• What is the “carbon dioxide (CO2) fertilization effect”, and can it compensate for
negative climate change effects?
• What are the implications for weed, insect and disease control? (See also Fact Sheets in
this section by L. Ziska (weeds) and C. Petzoldt and A. Seaman (insects and disease)).
• What are the implications for the dairy industry? (See also Fact Sheet on livestock in
this section by L. Chase).
• How can farmers adapt, and what will it cost them?
• Who are likely winners and losers in our region?

Summary

Potential beneficiaries of climate change are:
• Growers currently producing or shifting to crops that show significant benefit from
climate change and high CO2;
• Growers with sufficient capital for risk-taking adaptation measures;
• Growers who guess correctly about climate and market trends;
• Corporate farms with multi-regional production areas.

Those most vulnerable would include:
• Growers producing crops poorly adapted to the new climate, or trying new crops with little market potential;
• Growers with few resources to adapt;
• Growers producing crops where weeds, disease, or insects gain an advantage;
• Climate change could put additional stresses on the fragile dairy industry.
There's more, LINK here.
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(USDA  ~2000)

7.2  Impacts of Rising Concentrations of Greenhouse Gases 

Due to climatic and other consequences, rising greenhouse gas concentrations affect agricultural and ecological resources worldwide. Some areas incur benefits, while other areas suffer losses. The precise location and magnitude of such changes is highly uncertain. The extent to which losses are avoided and gains obtained will depend on how farmers adapt their production processes to new climatic and other conditions.

Contents Page
Agricultural Impacts of Greenhouse Gases 
Estimated Impacts of Rising Concentrations
Policies That Aid Adaptation
References
___________________________________
1990

Climate change and world agriculture. 
London: Earthscan Publications | Parry, M. L.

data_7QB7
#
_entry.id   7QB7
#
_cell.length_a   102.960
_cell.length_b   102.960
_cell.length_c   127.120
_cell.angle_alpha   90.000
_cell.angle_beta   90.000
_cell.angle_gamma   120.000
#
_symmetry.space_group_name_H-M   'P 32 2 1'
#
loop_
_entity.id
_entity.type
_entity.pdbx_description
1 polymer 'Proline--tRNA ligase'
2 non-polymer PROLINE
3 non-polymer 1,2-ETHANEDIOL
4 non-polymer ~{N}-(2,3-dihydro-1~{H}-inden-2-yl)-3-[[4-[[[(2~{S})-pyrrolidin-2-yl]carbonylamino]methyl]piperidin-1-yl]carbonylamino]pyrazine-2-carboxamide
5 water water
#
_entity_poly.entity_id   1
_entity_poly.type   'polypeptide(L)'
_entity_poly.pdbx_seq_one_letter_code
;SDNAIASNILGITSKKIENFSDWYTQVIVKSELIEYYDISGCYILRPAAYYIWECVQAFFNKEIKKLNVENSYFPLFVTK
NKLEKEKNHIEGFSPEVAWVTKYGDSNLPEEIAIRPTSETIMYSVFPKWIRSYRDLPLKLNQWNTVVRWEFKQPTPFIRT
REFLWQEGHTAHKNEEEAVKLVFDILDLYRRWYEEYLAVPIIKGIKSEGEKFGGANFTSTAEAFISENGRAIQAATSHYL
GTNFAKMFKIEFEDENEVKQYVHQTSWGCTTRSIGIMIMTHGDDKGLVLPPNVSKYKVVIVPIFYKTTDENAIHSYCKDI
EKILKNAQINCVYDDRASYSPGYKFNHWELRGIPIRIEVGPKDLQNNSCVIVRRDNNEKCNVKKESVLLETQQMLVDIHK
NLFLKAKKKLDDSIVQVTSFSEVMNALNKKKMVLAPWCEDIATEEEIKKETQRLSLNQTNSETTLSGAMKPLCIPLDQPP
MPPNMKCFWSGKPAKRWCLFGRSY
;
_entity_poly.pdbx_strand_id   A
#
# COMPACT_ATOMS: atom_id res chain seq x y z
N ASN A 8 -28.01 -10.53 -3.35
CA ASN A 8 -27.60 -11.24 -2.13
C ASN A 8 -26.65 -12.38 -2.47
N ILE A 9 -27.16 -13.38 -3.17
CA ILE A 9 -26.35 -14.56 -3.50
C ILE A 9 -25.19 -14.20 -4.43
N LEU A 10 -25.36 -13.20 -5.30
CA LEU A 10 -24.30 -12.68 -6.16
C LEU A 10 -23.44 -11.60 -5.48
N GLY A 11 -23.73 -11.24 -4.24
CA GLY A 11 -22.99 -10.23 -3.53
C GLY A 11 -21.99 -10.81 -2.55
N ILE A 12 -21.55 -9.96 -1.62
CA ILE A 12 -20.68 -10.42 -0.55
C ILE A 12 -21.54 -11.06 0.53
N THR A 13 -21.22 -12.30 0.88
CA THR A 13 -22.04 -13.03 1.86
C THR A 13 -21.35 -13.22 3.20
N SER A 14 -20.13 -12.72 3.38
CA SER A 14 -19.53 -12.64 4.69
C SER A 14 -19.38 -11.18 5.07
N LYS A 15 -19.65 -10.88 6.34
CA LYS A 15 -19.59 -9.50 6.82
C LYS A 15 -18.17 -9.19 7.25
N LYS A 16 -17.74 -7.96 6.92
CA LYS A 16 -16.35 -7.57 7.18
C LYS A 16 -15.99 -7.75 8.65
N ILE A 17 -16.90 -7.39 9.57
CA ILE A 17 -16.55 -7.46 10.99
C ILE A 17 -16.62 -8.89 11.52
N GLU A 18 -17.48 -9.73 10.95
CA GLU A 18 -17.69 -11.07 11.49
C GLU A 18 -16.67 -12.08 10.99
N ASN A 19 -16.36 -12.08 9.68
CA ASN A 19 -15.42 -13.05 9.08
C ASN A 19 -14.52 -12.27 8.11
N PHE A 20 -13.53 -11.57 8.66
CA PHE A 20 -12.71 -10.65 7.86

4. EFFECTS ON PLANTS, SOIL, PESTS AND DISEASES
There are three ways in which the Greenhouse Effect may be important for agriculture. First, increased atmospheric CO2 concentrations can have a direct effect on the growth rate of crop plants and weeds. Secondly, CO2-induced changes of climate may alter levels of temperature, rainfall and sunshine that can influence plant and animal productivity. Finally, rises in sea level may lead to loss of farmland by inundation and to increasing salinity of groundwater in coastal areas. These three types of impact will be considered in turn.

EFFECTS OF CO2 ENRICHMENT
Effects on photosynthesis
Effects on water use by plants

EFFECTS OF INCREASED TEMPERATURES
Effects on growth-rates
Effects on growing seasons
Effects on yield
Effects on livestock
Effects on moisture availability

EFFECTS OF CHANGES IN SOIL MOISTURE

EFFECTS ON IMPACTS FROM CLIMATIC EXTREMES

EFFECTS ON SOIL FERTILITY AND EROSION

EFFECTS ON PESTS AND DISEASES

EFFECTS ON OTHER ECOSYSTEMS

EFFECTS OF SEA-LEVEL RISE ON AGRICULTURE

CONCLUSION
The combination of impacts on agriculture that could stem from the direct effects of increased atmospheric CO2, from effects of changes in climatic and, in coastal regions, from sea-level rise is likely to be extremely complex. It will certainly vary greatly from region to region and from one type of farming to another. The implications for agricultural potential are considered in the next chapter. LINK
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July 15, 2015

Effect of increased concentrations of atmospheric carbon dioxide on the global threat of zinc deficiency: a modelling study
Dr Samuel S Myers, MD, K Ryan Wessells, PhD, Itai Kloog, PhD, Antonella Zanobetti, PhD, Prof Joel Schwartz, PhD
Published Online, The Lancet

Background
Increasing concentrations of atmospheric carbon dioxide (CO2) lower the content of zinc and other nutrients in important food crops. Zinc deficiency is currently responsible for large burdens of disease globally, and the populations who are at highest risk of zinc deficiency also receive most of their dietary zinc from crops. By modelling dietary intake of bioavailable zinc for the populations of 188 countries under both an ambient CO2 and elevated CO2 scenario, we sought to estimate the effect of anthropogenic CO2 emissions on the global risk of zinc deficiency.